Words are important. I’ve always believed in their ability to change the way we interact the world around us by unlocking a new understanding or perspective that, previous to having language for it, we couldn’t fully comprehend.
Words have the power to ignite change, break hearts, start revolutions, and lift spirits; words have an equal ability to help and to hurt. Words can help clarify - I revel in great words that help deepen my understanding of something that was in my heart, but not yet in my vocabulary.
So, here are 3 words that you MUST share with your students (and staff!) that we believe provide powerful conversations and activities! They come from different religions, cultures, and backgrounds and, when combined, create a rather beautiful recipe for a better world.
Muditā (Pāli and Sanskrit: मदिता): Vicarious joy. Pleasure that comes from delighting in other people's well-being. “I’m happy because you are.”
There are two important conversations to have here. The first is about how we define “happiness” and where we find it. One of our favorite educators, Brent Grothe, wrote a beautiful post about the 4 Levels of Happiness here. The second conversation is about how to create joy in others so that you can regularly experience muditā yourself. If you are talking about creating a positive school culture, student leadership, or putting together a Kindness assembly or week - a conversation about muditā is a great foundation to build from. Learn more about the word and its history here.
Agapè (agápē, Greek: ἀγάπη): Unconditional, selfless love. Loving others regardless of circumstances. The capacity to choose to love someone even when we don't feel like it.
One of our favorite words at CharacterStrong is agapè. For many students, the whole concept is a huge paradigm shift because 1) they’ve always thought about love as a feeling and 2) they unconsciously allow their feelings to control their actions. A simple exercise to walk students through:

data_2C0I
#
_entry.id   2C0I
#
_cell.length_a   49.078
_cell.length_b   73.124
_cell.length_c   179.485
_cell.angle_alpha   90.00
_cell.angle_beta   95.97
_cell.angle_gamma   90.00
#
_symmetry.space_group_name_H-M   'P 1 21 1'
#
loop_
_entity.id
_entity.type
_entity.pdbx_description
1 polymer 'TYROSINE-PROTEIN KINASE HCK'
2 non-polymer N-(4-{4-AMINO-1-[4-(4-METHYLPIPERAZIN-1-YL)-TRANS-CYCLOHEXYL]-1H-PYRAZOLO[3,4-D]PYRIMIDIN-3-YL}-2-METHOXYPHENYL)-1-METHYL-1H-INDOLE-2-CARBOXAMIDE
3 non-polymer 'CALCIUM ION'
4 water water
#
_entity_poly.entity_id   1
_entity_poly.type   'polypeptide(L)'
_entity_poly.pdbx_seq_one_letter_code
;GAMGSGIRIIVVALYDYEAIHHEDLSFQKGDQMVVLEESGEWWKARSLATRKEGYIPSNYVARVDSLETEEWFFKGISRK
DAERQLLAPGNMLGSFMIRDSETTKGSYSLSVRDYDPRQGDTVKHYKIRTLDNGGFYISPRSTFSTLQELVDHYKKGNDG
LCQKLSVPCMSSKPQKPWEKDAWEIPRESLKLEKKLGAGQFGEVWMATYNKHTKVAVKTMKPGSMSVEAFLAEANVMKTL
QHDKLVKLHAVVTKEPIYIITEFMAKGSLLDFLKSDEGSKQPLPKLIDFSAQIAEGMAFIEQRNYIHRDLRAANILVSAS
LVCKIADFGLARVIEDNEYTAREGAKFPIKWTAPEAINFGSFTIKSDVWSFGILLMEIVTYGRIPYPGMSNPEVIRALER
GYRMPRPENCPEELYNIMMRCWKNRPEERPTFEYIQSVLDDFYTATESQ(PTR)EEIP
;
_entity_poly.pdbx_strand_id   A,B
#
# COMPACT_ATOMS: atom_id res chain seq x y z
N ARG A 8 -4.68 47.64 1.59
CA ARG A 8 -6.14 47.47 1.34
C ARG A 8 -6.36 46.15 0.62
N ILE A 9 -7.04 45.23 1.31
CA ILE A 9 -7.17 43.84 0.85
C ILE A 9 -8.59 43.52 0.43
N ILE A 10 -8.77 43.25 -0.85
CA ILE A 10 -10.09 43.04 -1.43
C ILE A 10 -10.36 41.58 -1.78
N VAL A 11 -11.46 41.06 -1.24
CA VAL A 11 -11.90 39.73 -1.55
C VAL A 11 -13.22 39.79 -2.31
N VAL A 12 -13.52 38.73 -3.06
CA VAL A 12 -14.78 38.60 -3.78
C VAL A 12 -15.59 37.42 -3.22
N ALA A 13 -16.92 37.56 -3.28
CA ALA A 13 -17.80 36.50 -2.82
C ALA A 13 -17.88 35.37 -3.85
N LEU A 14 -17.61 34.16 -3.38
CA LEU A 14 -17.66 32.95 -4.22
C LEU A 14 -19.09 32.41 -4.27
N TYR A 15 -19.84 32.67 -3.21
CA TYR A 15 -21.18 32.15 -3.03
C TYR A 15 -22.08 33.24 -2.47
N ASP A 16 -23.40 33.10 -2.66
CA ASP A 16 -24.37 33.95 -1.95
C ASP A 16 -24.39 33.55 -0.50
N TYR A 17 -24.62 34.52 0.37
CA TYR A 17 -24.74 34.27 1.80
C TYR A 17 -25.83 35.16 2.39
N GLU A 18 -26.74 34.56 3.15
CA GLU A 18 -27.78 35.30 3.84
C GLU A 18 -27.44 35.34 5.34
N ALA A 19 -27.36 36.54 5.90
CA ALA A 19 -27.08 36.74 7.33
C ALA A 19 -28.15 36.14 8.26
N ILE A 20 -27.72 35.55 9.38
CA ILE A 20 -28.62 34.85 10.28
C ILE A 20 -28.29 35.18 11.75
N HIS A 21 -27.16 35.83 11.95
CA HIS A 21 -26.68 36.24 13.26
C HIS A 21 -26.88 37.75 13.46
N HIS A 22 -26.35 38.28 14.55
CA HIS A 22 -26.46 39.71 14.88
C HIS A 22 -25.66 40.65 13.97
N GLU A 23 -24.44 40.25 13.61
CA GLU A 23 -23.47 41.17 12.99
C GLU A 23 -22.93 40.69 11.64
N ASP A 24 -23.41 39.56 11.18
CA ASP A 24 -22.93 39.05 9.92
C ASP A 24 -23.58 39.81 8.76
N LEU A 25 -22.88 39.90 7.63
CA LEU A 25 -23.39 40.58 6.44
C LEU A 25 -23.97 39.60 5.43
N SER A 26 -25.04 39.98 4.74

Have them fold a 8.5x11 piece of paper into 4 columns
Have them list some feelings they experience on an average day in the first column (stressed, excited, anxious, grateful).
Have them list how those feelings might have them act in the second column. For example, when I am feeling tired, I sometimes act grouchy or short with my peers or teachers.
In the third column, have them articulate choices they could make in spite of those feelings. For example, even though I am feeling excited, I can choose to have self-control in class and pay attention. Even when I am feeling tired, I can choose to exercise Kindness and smile while walking down the halls.
In the final column, have them go back through the list and rank which feelings they struggle to overcome the most.
Explain that agapè is our ability to choose against even our biggest, most challenging feelings to show up for people with love, compassion, and care even when it’s challenging, inconvenient, or scary.
Ikigai (生き甲斐, pronounced [ikiɡai]): "A reason for being." The source of value in life or the things that make one's life worthwhile.
The word translated to English roughly means "thing that you live for" or "the reason for which you wake up in the morning." Ikigai is personal to every person and, when what we pursue is in alignment with our purpose, it allows people to feel and act at ease (an anecdote to our culture of anxiety!). Angela Duckworth, expert on grit and resilience, says there is a direct correlation between grit and the clarity and depth of one’s purpose. In other words, purpose fuels resilience (and resilience fuels success in and out of school!) Use the following image as a guide for some powerful conversation about purpose, need, and ikigai! Learn more about ikigai and it’s history here.
- Character Education
- Social Emotional Learning
Houston Kraft is a professional speaker, leadership consultant, and kindness advocate who speaks to middle schools, high schools, colleges, and businesses nationally. He has spoken at over 500 events and counting. Student Body President in High School, Class President at Bowdoin College, Leadership Camp Staff for 12 years in Washington - he is a lifelong learner of character, culture, kindness, and leadership.